Saturday, November 30, 2013

Hiring a Minneapolis Defense Attorney (Explained)

If you or someone you love has recently been arrested, accused or is under suspicion for any crime, then you’re probably going through one of the most frightening times you’ll ever experience. Don’t suffer without getting proper legal advice from an experienced Minnesota Criminal Defense Attorney.  

Why Hire a Lawyer?

The Rolloff Law Office is a Minneapolis-based Criminal Defense Attorney and Lawyer who can offer the right legal representation for the right price - for a whole host of situations.  

Don’t risk your credibility - your future - give a Minneapolis and Minnesota Criminal Attorney at (612) 234-1165.


The Rolloff Law Office has worked thousands of cases representing clients on any manner of matter.  With over 10 years experience in the legal court system, Jay Rolloff will provide you with compassion, dedication and personal legal advice when you need it most. He represents people Our clients facing:

• Violent crimes charges including assault, robbery and burglary;

• Sex crimes including criminal sexual conduct, rape;

• Drug offenses including possession of drugs, trafficking and transportation,sale of narcotics and manufacturing of drugs; and

• Other offenses such as DWI and DUI arrests, vehicular homicide, domestic violence. 

What's Next?
If you’re found guilty of any criminal offense you could face hefty fines, jail time, community service, mandatory counselling, loss of privileges or probation.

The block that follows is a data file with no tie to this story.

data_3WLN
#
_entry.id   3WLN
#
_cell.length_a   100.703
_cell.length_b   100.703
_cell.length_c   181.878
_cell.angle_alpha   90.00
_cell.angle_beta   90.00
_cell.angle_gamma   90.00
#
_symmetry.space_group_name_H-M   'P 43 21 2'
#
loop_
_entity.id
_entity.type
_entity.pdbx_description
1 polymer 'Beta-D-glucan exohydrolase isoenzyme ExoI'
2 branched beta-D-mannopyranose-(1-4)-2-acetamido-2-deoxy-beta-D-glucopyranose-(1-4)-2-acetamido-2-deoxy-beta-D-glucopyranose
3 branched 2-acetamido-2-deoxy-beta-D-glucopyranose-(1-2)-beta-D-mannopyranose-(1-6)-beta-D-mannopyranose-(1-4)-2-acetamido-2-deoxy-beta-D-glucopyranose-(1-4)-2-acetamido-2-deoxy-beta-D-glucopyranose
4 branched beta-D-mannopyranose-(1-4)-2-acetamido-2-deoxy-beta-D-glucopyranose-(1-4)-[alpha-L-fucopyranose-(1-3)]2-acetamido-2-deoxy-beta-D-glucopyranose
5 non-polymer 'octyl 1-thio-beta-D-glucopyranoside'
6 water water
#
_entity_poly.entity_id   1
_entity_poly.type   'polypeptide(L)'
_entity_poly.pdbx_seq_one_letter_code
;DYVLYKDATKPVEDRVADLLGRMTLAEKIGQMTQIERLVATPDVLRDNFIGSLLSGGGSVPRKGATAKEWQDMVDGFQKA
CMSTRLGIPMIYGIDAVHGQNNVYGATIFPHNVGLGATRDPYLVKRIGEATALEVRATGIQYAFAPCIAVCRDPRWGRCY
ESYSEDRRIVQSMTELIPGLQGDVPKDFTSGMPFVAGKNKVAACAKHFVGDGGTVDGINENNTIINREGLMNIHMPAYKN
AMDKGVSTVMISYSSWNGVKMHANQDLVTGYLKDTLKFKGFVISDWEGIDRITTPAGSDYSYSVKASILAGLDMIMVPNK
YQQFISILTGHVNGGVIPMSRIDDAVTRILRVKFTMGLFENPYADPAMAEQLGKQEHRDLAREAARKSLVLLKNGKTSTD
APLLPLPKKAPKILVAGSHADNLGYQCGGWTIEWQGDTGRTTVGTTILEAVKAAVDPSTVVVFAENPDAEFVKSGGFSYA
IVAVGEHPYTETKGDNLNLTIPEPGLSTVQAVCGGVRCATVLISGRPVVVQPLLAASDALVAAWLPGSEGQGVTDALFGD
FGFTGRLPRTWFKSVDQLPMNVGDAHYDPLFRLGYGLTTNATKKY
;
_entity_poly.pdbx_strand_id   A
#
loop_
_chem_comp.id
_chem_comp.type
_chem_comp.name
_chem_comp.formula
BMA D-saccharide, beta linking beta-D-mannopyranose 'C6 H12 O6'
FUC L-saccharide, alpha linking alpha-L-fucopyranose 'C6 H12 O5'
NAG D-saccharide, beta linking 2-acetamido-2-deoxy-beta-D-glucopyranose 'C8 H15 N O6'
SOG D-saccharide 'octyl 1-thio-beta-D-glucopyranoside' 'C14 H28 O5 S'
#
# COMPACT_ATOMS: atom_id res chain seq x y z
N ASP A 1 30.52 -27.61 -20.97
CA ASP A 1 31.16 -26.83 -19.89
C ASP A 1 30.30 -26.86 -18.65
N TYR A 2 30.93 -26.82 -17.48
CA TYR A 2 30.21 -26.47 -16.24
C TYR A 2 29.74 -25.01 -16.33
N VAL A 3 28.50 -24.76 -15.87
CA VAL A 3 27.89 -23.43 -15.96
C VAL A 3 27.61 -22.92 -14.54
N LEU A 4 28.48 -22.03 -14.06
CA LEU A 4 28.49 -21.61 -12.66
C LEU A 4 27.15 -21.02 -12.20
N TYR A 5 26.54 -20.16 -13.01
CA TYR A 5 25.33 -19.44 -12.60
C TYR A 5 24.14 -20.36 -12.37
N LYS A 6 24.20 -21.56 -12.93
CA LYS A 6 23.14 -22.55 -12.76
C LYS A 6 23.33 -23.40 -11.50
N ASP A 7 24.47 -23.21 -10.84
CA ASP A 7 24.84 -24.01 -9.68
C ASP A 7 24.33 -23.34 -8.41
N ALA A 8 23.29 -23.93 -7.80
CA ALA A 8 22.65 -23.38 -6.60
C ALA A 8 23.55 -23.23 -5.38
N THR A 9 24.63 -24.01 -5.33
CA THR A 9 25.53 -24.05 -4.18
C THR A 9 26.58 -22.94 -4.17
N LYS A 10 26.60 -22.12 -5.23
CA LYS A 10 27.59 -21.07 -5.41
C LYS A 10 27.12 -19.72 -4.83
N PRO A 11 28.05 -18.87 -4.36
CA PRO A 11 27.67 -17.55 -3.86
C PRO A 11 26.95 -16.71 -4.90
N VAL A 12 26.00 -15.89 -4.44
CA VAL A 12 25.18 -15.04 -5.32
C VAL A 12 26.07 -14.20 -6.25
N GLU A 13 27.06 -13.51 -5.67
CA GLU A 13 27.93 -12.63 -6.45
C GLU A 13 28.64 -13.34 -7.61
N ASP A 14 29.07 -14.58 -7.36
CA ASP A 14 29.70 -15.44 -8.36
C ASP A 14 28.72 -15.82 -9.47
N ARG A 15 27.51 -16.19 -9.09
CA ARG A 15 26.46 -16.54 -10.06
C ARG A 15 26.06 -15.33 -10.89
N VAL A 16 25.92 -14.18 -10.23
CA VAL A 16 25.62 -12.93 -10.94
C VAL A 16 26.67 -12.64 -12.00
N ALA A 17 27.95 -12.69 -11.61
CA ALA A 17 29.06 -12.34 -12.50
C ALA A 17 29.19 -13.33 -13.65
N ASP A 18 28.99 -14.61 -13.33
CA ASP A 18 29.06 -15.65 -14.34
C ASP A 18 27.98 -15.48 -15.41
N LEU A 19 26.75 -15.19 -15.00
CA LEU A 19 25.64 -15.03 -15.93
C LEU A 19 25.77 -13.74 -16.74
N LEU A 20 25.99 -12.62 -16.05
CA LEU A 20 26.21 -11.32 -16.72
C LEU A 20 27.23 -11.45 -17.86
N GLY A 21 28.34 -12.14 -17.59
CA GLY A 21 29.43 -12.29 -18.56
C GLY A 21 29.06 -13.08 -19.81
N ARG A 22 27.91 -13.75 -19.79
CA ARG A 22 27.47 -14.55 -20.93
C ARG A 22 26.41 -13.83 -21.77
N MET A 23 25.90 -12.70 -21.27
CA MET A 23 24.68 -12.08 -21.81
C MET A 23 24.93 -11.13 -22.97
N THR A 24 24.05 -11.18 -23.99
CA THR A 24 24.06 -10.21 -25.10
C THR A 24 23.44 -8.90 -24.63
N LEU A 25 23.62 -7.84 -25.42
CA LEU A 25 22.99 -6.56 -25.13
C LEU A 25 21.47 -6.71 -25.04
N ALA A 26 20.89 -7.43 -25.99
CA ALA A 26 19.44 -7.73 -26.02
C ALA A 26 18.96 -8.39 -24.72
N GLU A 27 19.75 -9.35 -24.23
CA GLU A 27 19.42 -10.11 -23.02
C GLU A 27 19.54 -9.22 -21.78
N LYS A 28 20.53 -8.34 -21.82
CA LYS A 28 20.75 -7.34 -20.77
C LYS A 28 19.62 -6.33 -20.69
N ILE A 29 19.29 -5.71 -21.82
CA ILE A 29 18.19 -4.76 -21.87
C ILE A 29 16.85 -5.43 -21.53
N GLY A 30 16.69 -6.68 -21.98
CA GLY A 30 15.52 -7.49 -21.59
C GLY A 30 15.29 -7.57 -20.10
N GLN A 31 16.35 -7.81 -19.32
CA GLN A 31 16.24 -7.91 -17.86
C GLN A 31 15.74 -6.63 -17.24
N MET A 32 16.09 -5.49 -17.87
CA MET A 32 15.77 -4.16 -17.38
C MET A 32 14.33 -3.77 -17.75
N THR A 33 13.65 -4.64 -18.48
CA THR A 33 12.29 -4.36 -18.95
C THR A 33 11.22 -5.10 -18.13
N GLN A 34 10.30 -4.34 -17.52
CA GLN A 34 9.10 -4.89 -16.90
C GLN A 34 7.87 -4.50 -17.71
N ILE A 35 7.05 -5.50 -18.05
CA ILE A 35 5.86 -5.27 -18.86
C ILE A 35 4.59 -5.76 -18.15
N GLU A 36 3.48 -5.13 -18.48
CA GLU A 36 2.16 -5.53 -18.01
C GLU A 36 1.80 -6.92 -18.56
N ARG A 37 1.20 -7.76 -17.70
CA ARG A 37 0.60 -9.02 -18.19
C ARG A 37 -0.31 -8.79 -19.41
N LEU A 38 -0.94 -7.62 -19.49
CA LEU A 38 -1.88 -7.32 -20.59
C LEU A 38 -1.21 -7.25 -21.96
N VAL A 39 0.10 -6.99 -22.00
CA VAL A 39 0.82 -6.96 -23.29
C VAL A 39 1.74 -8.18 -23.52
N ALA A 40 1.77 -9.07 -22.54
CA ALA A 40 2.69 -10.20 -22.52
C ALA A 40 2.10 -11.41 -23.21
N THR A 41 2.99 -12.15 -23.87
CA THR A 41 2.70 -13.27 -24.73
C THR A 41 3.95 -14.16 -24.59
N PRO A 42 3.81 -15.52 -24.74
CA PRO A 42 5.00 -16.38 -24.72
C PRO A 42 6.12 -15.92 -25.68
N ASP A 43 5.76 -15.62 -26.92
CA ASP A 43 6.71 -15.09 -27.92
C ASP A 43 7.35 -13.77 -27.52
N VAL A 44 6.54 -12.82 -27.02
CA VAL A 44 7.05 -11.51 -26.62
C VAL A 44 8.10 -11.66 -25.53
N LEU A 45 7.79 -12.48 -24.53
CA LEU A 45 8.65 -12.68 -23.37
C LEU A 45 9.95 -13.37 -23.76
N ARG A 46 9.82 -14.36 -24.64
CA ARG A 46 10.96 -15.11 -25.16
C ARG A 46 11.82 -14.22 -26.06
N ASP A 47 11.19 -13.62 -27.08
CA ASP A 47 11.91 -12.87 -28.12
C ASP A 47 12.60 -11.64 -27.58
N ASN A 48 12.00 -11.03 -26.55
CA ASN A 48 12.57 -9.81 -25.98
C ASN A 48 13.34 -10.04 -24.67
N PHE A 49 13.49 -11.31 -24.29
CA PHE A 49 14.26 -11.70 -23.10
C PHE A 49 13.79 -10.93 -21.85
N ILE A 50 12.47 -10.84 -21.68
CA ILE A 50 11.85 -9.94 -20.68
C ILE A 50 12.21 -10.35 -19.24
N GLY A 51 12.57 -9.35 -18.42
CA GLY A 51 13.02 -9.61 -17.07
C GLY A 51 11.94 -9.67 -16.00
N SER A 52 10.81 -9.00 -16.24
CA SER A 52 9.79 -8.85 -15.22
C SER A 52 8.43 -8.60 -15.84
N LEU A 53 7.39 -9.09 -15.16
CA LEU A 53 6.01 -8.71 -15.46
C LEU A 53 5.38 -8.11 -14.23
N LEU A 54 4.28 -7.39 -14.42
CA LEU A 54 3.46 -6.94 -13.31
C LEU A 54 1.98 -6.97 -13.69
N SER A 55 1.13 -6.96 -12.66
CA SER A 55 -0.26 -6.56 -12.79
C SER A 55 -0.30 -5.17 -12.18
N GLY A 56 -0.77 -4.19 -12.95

Even after you have served your time, you may have trouble finding work and accommodation with this black mark on your record – don’t let one mistake ruin the rest of your life.

There are several defense strategies to take when facing any offense. The Rolloff Law Office will assess your case, interview witnesses, consult with experts and determine the best defense tactics for you.

It is important to act fast when facing an arrest and criminal conviction.

Call today: (612) 234-1165

Sunday, November 24, 2013

Minnesota Under 21 Drinking and Driving (Explained)

Drivers under the age of 21--- who have been suspected of drinking/drugging and driving --- are subject to criminal penalties and other consequences, including: driver’s license suspensions. In the State of Minnesota, there is no tolerance for a person under 21 to have any alcohol in their system at all - when driving. This means the standard law that states a person cannot have a blood alcohol concentration (BAC) over .08 does not apply.  With this in mind, it is smart to contact a Minnesota Criminal Defense Attorney to assist with this dilemma --- because every arrest does not have to lead to a conviction.